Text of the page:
In April 2019, Forbes released its annual 30 Under 30 Asia list, which honours Asia’s top 30 entrepreneurs and game changers under the age of 30. The 2019 honourees feature the continent’s most brightest and innovative young leaders across 10 industries ranging from Manufacturing and Healthcare to E-commerce and Advertising. Altogether, represent 23 countries in the Asia Pacific region, like Myanmar entrepreneur Htet Akrkar Kyaw.
Since its inception in 2016, fourteen Myanmar entrepreneurs and innovators have made it to the List: eight in the inaugural year, two in 2017 and three in 2018. This year, only one Myanmar entrepreneur was named: Dinger Co-Founder Htet Arkar Kyaw, who was selected for the Finance and VC category.
ProspectsASEAN had the opportunity to conduct a close-up interview with Htet Arkar, along with Co-Founder Tint Htoo Naung, to discuss their startup and views on Myanmar’s financial ecosystem.
Streamlining Digital Payments
Dinger – formerly known as Giant Pay and Burmese for ‘coin’ – is a unified payment solution for e-commerce businesses, which allows them to accept all forms of digital payments (debit & credit cards and mobile money) on one convenient platform.
At a glance, the FinTech sector in Myanmar is far from market saturation. But it is highly fragmented. While only 5% of adults own a bank account, mobile penetration stands at 105% as of January 2019, offering an excellent market for digital wallets.
In Myanmar, telecoms appear to be leading the FinTech race – for now, at least.
WaveMoney, a joint venture between Norway’s telecom giant Telenor and Myanmar’s Yoma Bank, enables users to send and receive money using mobile phones across their 40,000 agents. It reportedly moved MMK2 trillion (USD1.3 billion) in remittance volume last year.
M-Pitesan, a joint venture between CB Bank and telecom company Ooredoo, is handling over 10,000 agents, whereas True Money, in local partnership with AGD Bank, targets 4 million Myanmar migrants in neighbouring Thailand.
Meanwhile, the largest private bank in the country KBZ recently launched their ambitious KBZ Pay mobile wallet app that surpassed 2 million users in 6 months.
With all these different players in the arena, Dinger is set to poise itself as the go-to payment solution to streamline payments and transactions, enhancing consumers’ shopping experience with consolidated API technology. E-commerce platforms can take advantage of Dinger’s payment solution, integrating different e-wallets and implementing a user interface similar to that of Stripe Billing’s model.
“20 years from now, we hope to be the Amazon of financial services in Myanmar,” says Htet Arkar.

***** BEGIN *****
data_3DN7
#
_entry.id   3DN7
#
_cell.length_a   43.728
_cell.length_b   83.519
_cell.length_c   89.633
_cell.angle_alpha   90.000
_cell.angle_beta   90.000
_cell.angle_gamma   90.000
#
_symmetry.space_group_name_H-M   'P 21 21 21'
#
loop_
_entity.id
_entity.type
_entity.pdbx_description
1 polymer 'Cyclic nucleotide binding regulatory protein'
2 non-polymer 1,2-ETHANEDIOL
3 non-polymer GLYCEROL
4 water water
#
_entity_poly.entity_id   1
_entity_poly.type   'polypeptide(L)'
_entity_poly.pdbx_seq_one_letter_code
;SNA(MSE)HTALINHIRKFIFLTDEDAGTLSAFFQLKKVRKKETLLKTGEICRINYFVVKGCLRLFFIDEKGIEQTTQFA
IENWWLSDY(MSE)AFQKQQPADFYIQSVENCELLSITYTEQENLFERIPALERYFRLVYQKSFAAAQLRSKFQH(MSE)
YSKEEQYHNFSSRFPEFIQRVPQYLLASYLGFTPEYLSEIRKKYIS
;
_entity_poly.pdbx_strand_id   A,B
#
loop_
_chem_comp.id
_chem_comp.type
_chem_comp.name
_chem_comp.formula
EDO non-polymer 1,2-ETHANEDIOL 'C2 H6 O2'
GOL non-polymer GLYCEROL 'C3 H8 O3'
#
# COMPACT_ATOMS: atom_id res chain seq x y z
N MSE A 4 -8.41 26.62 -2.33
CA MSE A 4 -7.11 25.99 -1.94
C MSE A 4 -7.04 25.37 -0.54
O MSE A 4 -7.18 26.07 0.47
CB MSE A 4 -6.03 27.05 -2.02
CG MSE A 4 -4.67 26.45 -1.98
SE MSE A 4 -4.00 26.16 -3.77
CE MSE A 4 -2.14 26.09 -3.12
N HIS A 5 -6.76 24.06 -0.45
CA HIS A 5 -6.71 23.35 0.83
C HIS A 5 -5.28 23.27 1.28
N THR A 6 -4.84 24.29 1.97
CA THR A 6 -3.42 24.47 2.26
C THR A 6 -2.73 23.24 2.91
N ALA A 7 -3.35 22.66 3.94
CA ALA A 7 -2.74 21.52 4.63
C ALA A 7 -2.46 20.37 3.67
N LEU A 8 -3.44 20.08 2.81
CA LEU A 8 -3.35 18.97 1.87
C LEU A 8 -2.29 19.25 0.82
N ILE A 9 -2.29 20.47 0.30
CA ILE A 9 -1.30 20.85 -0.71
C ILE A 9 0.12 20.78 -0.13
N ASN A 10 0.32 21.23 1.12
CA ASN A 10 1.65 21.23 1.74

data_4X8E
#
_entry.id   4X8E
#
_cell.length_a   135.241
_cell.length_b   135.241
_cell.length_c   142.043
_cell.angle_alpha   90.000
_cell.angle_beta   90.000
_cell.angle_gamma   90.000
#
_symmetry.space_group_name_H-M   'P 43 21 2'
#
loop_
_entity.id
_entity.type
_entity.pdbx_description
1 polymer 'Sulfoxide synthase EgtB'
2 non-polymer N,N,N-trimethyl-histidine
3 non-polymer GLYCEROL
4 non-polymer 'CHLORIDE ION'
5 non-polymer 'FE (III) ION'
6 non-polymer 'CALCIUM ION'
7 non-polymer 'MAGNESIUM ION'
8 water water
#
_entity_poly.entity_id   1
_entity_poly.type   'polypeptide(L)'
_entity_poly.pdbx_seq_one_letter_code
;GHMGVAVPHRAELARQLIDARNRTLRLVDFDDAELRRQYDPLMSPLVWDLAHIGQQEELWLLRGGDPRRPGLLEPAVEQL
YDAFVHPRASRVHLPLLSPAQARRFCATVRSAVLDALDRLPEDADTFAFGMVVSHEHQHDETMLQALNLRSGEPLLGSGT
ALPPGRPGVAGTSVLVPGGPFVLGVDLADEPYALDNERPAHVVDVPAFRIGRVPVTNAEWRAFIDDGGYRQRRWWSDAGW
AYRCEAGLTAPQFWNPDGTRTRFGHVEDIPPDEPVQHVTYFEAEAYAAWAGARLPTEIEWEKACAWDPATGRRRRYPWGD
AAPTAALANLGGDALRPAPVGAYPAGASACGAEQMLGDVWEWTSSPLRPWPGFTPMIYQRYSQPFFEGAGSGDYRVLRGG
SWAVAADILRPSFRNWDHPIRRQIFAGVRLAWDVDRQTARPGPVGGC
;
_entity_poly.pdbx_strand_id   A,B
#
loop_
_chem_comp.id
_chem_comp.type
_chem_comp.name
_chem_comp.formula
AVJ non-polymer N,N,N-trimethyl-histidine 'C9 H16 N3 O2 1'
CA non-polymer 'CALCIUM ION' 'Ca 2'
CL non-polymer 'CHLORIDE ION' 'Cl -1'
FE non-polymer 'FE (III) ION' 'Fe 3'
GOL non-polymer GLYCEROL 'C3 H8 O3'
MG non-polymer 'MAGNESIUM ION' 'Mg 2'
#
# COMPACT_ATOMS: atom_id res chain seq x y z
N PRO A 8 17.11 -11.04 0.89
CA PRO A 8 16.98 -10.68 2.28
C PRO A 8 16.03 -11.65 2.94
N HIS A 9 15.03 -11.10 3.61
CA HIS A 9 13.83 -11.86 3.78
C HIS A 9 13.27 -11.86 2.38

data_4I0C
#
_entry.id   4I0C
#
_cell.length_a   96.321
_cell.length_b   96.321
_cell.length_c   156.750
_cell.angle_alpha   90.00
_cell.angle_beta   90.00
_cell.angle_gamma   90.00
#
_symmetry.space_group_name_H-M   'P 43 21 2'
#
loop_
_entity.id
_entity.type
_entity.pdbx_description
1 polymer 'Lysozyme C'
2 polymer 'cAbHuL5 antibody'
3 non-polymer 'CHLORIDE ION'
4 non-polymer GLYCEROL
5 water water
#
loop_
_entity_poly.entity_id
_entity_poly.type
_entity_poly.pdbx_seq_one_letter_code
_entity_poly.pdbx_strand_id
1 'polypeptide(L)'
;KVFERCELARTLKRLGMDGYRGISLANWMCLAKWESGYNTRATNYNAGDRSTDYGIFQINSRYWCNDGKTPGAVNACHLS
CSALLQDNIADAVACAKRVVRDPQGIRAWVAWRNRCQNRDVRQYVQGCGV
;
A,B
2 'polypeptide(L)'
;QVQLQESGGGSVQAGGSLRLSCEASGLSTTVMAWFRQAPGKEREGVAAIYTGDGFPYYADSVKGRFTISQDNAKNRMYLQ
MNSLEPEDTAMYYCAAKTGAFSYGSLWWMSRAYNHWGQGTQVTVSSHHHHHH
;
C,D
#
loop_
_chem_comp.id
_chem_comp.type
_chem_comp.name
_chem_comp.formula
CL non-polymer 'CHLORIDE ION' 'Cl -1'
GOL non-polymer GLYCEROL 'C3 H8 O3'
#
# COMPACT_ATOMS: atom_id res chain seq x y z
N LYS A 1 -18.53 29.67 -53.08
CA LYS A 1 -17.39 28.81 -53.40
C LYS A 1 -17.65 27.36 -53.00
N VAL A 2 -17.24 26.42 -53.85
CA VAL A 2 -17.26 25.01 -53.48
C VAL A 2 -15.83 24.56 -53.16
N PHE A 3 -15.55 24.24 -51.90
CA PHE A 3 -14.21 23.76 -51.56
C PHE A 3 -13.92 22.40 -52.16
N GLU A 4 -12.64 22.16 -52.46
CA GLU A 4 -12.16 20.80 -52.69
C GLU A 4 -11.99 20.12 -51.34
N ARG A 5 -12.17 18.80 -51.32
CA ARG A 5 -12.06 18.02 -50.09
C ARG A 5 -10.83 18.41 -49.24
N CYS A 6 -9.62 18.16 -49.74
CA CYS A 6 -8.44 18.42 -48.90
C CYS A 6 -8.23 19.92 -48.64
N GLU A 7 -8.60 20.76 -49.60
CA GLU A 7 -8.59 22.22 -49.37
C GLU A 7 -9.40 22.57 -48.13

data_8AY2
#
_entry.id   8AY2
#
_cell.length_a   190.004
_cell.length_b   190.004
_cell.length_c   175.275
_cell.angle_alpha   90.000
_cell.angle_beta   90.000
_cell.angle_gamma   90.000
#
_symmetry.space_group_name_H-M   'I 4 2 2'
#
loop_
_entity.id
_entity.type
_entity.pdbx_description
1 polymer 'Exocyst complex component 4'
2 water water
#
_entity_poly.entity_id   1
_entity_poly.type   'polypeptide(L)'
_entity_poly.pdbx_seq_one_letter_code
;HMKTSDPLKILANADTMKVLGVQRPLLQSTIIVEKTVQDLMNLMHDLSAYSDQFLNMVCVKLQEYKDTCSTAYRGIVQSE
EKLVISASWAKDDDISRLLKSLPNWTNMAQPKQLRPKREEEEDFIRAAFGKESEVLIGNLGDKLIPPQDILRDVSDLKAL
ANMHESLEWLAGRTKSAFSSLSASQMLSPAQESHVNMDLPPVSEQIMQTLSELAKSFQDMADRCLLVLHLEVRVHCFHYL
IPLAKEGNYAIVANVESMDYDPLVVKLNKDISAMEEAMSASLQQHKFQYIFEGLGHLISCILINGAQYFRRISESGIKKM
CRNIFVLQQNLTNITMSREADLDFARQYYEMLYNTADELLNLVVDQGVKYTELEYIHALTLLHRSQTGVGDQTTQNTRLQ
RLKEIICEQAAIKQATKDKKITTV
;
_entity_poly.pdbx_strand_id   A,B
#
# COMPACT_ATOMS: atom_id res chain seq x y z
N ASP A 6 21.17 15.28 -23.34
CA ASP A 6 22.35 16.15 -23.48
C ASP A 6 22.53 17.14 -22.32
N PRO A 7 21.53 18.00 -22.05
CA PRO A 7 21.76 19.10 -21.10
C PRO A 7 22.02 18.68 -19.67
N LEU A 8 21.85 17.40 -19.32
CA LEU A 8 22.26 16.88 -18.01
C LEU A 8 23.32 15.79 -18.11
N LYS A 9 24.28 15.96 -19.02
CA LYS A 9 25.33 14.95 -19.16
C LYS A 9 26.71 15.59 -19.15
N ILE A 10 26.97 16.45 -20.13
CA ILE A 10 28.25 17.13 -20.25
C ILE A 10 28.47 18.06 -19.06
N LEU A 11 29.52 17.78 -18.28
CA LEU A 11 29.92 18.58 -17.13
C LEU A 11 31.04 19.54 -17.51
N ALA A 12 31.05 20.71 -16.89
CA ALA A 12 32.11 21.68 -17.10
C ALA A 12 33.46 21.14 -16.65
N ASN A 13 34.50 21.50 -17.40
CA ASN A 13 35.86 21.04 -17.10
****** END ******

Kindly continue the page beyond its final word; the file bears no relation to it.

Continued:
The 24-year-old Co-Founder studied Civil Engineering before taking on responsibilities in the family business. His co-founder and longtime friend, Tint, has experience in creative agencies, content marketing and business IT.
Prior to seeking pre-seed funding, the duo kick-started their venture by offering various services including IT solutions, website design and digital marketing.
As with most startup ventures, it hasn’t been an easy journey. Before launching Dinger, the Myanmar entrepreneur worked with another co-founder, from his time at the Founder Institute in Yangon. His partner eventually dropped out, which set back efforts to secure investments. Htet Arkar also failed to make the final cut when he pitched for a local accelerator program.
However, earlier this year, Dinger entered a partnership with ConceptX, a leading EdTech platform providing online courses for high school students.
Always Looking Ahead
“We’re a startup, but our partners are giants!” says Htet Arkar, referring to the telecoms, banks and retail businesses that they are hoping to integrate onto their platform.
Their office in downtown Yangon houses 10 fresh faces, all of whom are motivated to shape Myanmar’s FinTech industry. Searching for the right talent pool in the country of 54 million however, can be tricky, and Tint recalls a few frustrating experiences.
“We’ve met self-proclaimed experts who failed to demonstrate their industry-related claims. On the other hand, we’ve met mid-career professionals who think it’s too late for them to start new ventures. What we lack is a mindset geared towards growth,” recalls the Myanmar entrepreneur
When it comes to other challenges for startups, the duo pointed out there are very few early stage VCs in the ecosystem and there is inadequate support from regulatory bodies and local investors. Plus, particularly for this FinTech sector, lack of data on market and user activities impose a huge burden.
However, the bigger picture points towards more promising prospects. In March 2019, Myanmar government gave permission to 7 out of 13 foreign banks operating in Myanmar to provide export-financing services. They are still prohibited from retail operations, but the policy change now enables local businesses to access credits at more competitive rates.
The Central Bank of Myanmar (CBM) is also encouraging local banks to promote online transactions in place of opening more physical branches. CBM’s Vice Chairman also stated earlier this year that foreign banks will be allowed to fully operate by 2020.
As for Htet Arkar, he’s just attended the Forbes 30 Under 30 Asia Summit in Hong Kong, inspired to do more for Myanmar’s FinTech industry. The Summit brought together the 2019 honourees, as well as industry leaders & mentors, and investors across Asia.
“Being featured on Forbes is a validation of our vision to financially reform Myanmar.”
Dinger now aims to secure three partnerships by the end of 2019, having already received interest from other local startups to integrate their payment solutions. In the long term, they also envision to undergo credit scoring and loan disbursement schemes in rural areas.
We at ProspectsASEAN would like to congratulate Htet Arkar and his team for their achievements and wish them great success for their upcoming endeavors.